• Makeup application habits should be discussed with patients. Applying eyeliner to the waterline, a trend known as “tightlining,” may block the terminal ductule of the meibomian gland.
• BAK is known to be toxic to epithelial cells, causing surface epithelial cell damage and punctate epithelial keratitis, which interferes with surface wettability.5 Cell culture experiments indicate toxicity to the meibomian glands as well.4 Makeup removers have high concentrations of this preservative, putting the ocular surface at risk of desiccating stress, night after night.
Even though your patient refreshes her Botox injections to the crow’s feet area every six to eight months, she’s still paranoid of wrinkles. Her nightly routine includes the application of an anti-aging moisturizer near the eyelashes and orbital area. She believes that this anti-aging formula with Retinyl derivatives will help to delay the signs of aging.
What she doesn't know is that these very same ingredients are damaging to the meibomian glands,6 and the parabens preserving the pot of expensive moisturizer also have a negative impact on the meibomian glands.7
Related: How ODs can do better with dry eye
• Botox is a trend on the rise, even in young patient groups. The neurotoxin decreases peri-ocular wrinkles by weakening the orbicularis oculi muscle.8 Check baseline meibomian gland function and structure, using meibomian gland expression and transillumination or meibography for these patients and monitor for change over time. These patients are at risk for incomplete blinking and evaporative DED.
• Treatments such as warm compresses, cyclosporine,9 and LipiFlow10 may indeed benefit, but if these OSD-exacerbating beauty regimens continue, such treatments may need to be repeated frequently. It is important for the patient to understand that this is not a failure of the technology but rather a call to change the daily habits that are contributing to the problem.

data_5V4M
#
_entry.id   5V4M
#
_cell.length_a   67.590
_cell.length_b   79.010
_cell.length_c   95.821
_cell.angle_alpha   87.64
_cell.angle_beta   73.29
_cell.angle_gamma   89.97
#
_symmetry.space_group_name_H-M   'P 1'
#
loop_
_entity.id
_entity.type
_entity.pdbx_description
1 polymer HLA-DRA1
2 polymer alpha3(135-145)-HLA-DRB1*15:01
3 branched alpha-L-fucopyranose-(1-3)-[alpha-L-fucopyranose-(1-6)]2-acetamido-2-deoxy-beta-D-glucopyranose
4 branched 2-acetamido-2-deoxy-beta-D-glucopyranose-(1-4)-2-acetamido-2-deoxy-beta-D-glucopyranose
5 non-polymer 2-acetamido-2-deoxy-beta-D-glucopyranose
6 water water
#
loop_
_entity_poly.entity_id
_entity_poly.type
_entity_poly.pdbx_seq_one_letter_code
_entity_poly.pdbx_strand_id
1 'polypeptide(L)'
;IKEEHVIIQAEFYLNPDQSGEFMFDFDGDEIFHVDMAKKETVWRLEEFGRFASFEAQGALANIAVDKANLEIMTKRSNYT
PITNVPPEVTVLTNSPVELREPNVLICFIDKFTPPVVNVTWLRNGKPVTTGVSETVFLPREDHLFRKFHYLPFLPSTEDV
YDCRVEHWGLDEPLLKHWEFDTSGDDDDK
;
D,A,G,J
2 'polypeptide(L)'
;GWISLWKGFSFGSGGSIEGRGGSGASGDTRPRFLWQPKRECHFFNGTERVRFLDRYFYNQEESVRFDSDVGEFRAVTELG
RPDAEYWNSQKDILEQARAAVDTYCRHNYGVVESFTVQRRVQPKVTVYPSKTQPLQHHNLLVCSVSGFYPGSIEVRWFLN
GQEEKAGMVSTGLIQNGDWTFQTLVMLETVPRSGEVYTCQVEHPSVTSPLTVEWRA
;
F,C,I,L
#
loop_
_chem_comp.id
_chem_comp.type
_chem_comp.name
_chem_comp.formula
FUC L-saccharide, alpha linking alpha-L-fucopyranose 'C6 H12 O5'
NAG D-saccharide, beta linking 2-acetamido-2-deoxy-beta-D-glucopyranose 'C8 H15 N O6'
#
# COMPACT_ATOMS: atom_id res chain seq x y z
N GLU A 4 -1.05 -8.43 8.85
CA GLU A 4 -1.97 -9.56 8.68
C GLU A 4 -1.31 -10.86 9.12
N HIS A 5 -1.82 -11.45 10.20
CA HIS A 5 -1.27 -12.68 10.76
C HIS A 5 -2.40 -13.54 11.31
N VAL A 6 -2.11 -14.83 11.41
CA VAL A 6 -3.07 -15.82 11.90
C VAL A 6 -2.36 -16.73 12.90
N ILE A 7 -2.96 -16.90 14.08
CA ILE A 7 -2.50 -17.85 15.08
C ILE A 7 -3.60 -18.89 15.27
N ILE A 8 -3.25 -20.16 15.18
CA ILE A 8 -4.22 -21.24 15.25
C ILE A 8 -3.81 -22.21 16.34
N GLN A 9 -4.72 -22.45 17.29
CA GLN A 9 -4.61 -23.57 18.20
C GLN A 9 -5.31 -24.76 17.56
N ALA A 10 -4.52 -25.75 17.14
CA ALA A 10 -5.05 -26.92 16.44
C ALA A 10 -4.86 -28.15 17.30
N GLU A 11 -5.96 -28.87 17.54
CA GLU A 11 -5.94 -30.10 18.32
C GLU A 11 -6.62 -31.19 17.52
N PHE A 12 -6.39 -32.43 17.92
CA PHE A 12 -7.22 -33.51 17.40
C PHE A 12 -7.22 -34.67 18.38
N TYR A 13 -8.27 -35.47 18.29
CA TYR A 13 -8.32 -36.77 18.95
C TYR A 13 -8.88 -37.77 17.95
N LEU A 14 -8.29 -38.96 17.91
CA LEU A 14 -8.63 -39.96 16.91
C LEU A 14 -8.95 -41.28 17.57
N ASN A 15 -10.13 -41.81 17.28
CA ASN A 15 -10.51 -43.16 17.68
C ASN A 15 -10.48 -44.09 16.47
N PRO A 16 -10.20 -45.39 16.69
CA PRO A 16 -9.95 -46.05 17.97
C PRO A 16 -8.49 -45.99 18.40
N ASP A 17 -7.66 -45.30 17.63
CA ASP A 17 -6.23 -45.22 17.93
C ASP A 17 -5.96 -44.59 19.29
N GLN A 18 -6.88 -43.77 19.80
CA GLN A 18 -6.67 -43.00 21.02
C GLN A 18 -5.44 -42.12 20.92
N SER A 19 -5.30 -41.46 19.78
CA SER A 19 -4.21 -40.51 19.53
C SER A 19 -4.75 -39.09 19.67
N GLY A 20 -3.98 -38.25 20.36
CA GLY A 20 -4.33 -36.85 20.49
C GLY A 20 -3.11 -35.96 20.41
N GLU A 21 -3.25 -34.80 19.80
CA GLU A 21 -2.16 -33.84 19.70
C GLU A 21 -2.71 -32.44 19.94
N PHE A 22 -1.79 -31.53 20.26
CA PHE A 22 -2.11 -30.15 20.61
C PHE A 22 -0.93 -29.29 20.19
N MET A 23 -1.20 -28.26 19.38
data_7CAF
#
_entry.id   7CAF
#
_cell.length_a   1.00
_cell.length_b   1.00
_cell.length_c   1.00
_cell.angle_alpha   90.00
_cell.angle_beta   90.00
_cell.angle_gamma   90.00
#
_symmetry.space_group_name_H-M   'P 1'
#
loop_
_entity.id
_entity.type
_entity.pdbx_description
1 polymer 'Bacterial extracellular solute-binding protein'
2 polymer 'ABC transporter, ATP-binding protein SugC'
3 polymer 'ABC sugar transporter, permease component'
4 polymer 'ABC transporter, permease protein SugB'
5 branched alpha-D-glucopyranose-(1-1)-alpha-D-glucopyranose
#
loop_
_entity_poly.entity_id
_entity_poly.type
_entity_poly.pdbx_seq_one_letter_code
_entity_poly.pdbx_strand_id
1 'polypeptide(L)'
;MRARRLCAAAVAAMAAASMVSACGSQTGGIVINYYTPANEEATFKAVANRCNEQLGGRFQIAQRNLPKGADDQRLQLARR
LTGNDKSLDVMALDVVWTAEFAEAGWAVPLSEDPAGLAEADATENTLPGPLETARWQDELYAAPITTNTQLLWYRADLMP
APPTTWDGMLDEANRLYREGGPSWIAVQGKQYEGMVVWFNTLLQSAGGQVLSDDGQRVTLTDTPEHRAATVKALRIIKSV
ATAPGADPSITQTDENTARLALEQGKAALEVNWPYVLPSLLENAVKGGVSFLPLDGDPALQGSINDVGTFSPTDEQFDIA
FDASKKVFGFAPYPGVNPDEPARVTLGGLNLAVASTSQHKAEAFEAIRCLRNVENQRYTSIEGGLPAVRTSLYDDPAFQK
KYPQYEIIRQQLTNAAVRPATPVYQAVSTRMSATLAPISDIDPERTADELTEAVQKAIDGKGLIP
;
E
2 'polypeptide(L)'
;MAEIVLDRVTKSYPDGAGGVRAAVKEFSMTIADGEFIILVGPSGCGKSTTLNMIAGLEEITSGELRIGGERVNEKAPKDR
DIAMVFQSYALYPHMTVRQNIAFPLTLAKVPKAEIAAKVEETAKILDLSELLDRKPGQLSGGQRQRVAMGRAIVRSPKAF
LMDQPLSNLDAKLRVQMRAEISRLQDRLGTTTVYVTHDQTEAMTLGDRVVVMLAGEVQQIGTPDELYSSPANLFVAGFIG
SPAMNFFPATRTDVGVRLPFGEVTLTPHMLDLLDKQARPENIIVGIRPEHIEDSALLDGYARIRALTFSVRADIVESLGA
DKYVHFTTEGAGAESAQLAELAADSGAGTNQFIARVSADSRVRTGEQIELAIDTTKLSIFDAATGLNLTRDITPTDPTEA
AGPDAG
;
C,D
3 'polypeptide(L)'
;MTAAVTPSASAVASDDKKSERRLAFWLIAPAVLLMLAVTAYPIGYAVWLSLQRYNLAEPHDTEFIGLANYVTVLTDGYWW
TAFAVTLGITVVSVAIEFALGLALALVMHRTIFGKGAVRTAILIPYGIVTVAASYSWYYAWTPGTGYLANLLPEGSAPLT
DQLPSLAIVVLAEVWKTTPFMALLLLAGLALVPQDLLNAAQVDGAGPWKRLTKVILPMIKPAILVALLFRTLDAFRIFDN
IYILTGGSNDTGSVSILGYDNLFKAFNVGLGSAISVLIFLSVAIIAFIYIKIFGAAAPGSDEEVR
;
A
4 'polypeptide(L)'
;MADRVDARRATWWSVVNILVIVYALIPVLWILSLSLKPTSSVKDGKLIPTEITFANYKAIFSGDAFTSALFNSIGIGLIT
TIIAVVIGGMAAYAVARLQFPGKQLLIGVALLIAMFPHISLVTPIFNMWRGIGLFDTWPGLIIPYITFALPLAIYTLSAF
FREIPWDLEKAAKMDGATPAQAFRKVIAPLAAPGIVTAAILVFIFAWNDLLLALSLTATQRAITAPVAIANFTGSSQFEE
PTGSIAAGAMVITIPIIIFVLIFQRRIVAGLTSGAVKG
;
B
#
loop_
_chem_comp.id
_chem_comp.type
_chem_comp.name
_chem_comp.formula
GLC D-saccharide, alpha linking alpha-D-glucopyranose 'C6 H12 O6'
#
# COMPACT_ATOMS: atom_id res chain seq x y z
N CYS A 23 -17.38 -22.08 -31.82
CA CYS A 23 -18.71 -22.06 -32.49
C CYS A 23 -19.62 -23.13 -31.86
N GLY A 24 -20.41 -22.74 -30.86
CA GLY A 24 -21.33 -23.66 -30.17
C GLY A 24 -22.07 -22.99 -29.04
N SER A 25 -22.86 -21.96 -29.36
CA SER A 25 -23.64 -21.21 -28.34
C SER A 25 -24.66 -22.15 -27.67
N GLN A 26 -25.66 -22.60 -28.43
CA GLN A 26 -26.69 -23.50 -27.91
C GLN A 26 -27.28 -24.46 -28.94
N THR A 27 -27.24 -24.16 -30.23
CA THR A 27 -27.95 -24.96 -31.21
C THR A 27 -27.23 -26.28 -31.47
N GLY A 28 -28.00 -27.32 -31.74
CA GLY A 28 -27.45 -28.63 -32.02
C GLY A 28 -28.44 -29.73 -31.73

• Retinyl derivatives are a known cause of meibomian gland damage and evaporative DED.8 They are commonly found in anti-aging facial lotions and under-eye serums.
Your patient wakes up in the morning and notices that her eyes are red and feel irritated. She steps into the shower, and the shampoo she uses comes in contact with her eyelids. The chemicals further irritate her eyes. Once out of the shower, she applies a daily moisturizer, with the paraben-preserving and retin-A anti-aging aspects of these creams negatively affecting her meibomian glands.
She begins her workday before the sun rises, with eyes glued to the iPhone upon opening, then straight to the laptop and air-conditioned meetings. Coffee and Red Bull are her beverages of choice because plain water does not help keep her eyes open. Frequent business travel not only adds to her SkyMiles account but to her stock in Visine (which is tachyphylactic and loaded with BAK) because she needs to hide the red eyes from clients.
She conveniently leaves her false eyelashes on for a week (altering the wind-deflecting capacity of the eyelashes)11 as client dinners do not permit much remaining time in the evening for her beauty maintenance. She’s thinking about getting eyelid tattoos instead, but this is associated with worse MGD.12 (Figure 3)
In addition, the daily lid margin oil reservoir overstripping caused by her product usage triggers the meibomian glands to up regulate meibum production in an attempt to keep up with the desiccating stress and meibum replacement demand. The lipid/protein composition is altered, and a poor quality meibum results.13
During the day, the patient experiences reflex tearing but blames this on “allergies,” so she takes an oral antihistamine. Remember, she already has her morning cocktail of including oral antihistamines.
Related: Creating a dry eye protocol
• Common medications known to contribute to DED include antihistamines, and anti-anxiety, anti-depressant, and anti-hypertension medications.14,15 The complete list of over-the-counter (OTC) medications is important to clarify in the patient history. There is a common misperception that OTCs, vitamins, supplements, and “natural products” are universally “safe.”
• In any given week, four out of every five U.S. adults will use prescription medicines, dietary supplements, or OTC drugs, and approximately one-third of adults will take five or more different medications during the same time period.16